A two-pronged strategy aimed at re-establishing appropriate sensorimotor processing and enabling connection with emotions and bodily sensations in a non-judgmental manner is suggested to overcome these vicious cycles and improve patients' quality of life. A movement-based embodied contemplative practice such as yoga, the Feldenkrais method, or tai chi could be suitable to fulfill those objectives (Schmalzl and Kerr, 2016). Such practices can modify sensorimotor processing (Kerr et al., 2016) and foster non-judgmental connections with emotions and bodily sensations (Gard et al., 2014). This could help re-establish coherent exteroceptive body awareness and regaining familiarity with bodily sensations as part of patients' embodied subjectivity. In turn, coherent exteroceptive body awareness would improve patients' agility and self-confidence, and connection with bodily sensations would provide tools for emotional regulation, also improving self-confidence. Altogether, this would increase functionality, decreasing depression, and anxiety, and improving patient quality of life. The inverse relationship between the passability ratio and Body listening supports the idea that targeting both exteroceptive and interoceptive body awareness may be synergistic, enhancing the therapeutic effect of each dimension of the treatment.
Before concluding, we would like to refer to the relationship between interoceptive awareness and IS. Contrary to a dichotomized vision of interoceptive awareness and IS—one being adaptive and the other maladaptive—our results suggest these constructs share some aspects. Both the MAIA total score and IS score associated negatively with depression, indicating that these two aspects of interoception (a sense of self grounded in experiencing physical sensations in a non-judgmental way and accuracy in sensing an internal signal) decrease with higher depressive symptom burden. In addition, we found a positive association between the IS score and MAIA total score (Table 8). The following MAIA dimensions associated with the IS score were Attention regulation, Emotional awareness, and Body listening. Interestingly, these dimensions did not associate with pain or mental health variables, and there was no difference between groups. This is coherent with the lack of a difference in IS scores. Understanding the different modes of body awareness underlying the constructs of IS and interoceptive awareness, as well as the circumstances and individual characteristics in which these attentional modes might be adaptive or maladaptive, warrant further investigation.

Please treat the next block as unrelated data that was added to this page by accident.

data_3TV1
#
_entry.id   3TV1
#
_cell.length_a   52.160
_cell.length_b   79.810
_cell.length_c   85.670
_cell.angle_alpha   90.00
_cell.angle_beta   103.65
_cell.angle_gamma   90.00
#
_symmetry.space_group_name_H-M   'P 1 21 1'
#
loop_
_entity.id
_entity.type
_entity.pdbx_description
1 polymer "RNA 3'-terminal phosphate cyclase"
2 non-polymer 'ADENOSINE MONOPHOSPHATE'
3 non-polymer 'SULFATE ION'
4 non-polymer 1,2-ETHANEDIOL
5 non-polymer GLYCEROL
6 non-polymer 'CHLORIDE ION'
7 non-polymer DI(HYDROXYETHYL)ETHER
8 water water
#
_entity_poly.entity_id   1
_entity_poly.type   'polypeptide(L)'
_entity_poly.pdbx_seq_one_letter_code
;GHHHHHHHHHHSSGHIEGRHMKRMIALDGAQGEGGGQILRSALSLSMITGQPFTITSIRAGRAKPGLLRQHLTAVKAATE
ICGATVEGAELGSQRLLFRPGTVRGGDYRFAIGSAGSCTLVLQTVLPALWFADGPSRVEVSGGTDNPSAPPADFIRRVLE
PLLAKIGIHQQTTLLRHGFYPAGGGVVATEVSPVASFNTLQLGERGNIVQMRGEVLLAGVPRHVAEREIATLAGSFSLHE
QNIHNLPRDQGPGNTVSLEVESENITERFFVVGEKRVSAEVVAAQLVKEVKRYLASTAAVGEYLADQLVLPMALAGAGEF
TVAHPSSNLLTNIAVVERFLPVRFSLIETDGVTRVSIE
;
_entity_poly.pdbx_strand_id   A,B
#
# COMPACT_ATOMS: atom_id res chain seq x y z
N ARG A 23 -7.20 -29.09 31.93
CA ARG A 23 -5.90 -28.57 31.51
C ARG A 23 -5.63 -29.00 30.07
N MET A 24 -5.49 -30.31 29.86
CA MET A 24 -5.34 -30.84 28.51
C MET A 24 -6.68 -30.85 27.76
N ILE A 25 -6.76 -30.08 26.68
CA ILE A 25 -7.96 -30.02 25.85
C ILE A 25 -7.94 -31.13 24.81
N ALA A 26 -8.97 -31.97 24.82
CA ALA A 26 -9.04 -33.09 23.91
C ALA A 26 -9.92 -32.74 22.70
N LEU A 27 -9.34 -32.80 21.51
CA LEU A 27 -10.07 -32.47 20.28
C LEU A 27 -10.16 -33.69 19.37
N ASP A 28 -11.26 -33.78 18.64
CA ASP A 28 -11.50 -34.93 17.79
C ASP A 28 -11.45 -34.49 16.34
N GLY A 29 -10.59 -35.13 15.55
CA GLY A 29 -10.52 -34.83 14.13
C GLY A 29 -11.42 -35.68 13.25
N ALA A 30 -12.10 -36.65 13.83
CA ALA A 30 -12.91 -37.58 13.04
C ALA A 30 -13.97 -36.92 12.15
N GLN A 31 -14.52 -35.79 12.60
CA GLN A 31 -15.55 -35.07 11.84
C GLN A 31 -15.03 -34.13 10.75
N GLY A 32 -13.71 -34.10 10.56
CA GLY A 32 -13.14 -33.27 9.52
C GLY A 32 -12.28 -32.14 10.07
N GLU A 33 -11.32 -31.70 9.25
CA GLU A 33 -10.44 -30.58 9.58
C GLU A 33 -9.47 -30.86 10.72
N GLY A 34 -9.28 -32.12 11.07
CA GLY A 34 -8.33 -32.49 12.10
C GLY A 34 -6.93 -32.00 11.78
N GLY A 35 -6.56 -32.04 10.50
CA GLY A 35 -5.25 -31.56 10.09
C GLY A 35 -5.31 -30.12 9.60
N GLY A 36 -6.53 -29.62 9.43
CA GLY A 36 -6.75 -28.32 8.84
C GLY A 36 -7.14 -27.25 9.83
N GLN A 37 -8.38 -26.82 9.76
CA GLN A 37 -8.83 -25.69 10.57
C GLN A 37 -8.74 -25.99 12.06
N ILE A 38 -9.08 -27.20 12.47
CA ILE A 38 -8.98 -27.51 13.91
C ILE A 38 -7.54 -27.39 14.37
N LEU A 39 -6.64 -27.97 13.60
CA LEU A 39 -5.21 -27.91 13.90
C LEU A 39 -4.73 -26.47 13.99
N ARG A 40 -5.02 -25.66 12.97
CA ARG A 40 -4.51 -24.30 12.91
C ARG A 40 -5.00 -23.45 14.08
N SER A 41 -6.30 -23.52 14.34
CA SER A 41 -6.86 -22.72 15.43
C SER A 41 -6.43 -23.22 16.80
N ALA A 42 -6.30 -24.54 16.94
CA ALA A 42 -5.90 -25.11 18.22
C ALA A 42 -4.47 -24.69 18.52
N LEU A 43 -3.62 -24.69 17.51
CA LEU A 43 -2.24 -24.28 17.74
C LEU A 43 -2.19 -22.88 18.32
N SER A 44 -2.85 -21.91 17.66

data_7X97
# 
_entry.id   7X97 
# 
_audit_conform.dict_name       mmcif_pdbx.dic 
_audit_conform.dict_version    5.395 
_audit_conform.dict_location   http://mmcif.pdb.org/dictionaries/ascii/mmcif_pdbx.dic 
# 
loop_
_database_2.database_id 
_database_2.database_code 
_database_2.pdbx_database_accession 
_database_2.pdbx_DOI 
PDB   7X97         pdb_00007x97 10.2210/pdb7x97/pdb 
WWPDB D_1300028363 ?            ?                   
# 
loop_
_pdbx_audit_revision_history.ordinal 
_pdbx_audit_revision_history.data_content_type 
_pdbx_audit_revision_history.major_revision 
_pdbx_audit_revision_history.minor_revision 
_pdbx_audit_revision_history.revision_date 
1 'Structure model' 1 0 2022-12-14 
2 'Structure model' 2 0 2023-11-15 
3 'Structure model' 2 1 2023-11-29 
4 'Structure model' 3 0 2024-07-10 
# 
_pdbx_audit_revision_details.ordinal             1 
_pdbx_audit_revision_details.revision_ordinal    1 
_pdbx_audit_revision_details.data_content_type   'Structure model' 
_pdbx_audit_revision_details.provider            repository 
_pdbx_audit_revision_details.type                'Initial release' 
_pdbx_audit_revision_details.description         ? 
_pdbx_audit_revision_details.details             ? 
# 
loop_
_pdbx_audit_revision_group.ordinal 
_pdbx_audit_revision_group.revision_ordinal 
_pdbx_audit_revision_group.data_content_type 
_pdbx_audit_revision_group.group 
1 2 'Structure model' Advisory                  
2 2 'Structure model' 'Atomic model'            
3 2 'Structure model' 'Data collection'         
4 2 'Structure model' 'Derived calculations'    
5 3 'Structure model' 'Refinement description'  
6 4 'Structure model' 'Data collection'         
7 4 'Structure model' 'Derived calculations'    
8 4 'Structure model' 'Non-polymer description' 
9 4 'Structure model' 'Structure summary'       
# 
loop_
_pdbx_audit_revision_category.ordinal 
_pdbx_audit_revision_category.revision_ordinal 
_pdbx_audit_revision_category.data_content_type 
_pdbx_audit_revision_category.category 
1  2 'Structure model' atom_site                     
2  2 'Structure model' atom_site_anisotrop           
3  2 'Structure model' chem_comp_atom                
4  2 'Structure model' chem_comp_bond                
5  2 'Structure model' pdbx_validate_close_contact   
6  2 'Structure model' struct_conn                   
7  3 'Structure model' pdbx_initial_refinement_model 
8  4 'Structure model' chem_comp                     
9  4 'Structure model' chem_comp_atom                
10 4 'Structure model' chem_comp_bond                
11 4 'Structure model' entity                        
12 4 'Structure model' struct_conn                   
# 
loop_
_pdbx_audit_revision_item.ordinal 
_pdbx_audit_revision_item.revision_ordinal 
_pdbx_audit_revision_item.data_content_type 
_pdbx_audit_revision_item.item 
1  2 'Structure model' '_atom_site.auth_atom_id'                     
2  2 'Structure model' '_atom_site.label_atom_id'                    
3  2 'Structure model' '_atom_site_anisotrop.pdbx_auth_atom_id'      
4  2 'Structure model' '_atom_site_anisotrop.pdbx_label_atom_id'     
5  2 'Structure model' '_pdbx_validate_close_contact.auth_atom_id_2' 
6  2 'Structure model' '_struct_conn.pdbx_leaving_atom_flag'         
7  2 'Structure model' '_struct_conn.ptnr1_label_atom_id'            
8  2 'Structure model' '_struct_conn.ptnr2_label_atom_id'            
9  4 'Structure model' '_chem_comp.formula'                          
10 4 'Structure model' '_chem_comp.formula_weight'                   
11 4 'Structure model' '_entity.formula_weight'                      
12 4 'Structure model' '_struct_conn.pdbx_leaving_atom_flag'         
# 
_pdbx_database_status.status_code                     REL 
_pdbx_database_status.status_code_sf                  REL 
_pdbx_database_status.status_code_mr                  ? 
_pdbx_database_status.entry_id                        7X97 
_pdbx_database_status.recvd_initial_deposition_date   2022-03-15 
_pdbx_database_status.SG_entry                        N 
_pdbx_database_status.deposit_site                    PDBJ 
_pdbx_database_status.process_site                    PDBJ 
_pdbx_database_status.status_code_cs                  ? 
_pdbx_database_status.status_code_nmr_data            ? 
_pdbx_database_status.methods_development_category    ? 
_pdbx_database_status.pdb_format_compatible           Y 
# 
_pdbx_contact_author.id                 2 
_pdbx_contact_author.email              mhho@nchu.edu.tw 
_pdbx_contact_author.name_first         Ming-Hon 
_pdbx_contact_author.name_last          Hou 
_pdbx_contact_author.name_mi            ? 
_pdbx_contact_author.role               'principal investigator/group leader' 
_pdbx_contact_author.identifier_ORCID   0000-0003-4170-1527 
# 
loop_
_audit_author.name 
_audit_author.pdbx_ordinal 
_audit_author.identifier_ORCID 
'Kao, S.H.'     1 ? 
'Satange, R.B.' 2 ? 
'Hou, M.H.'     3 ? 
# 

In summary, the present findings more precisely define which aspects of body awareness are altered in fibromyalgia patients and how. We outlined a model highlighting the interaction between pain and exteroceptive and interoceptive aspects of body awareness. Movement-based embodied contemplative practices aimed at re-establishing sensorimotor integration and foster non-judgmental reconnection with bodily sensations are suggested to improve body confidence, functionality, and quality of life. Our results expand the scope of reflection regarding the relationship between body awareness and pain, including interoceptive and emotional aspects of the pain-body relationship.
CVM conceived, designed and performed the study. ARR performed the statistical analysis and gave critical revision to the draft. MIG contributed with the interpretation of the data and gave critical revision to the draft.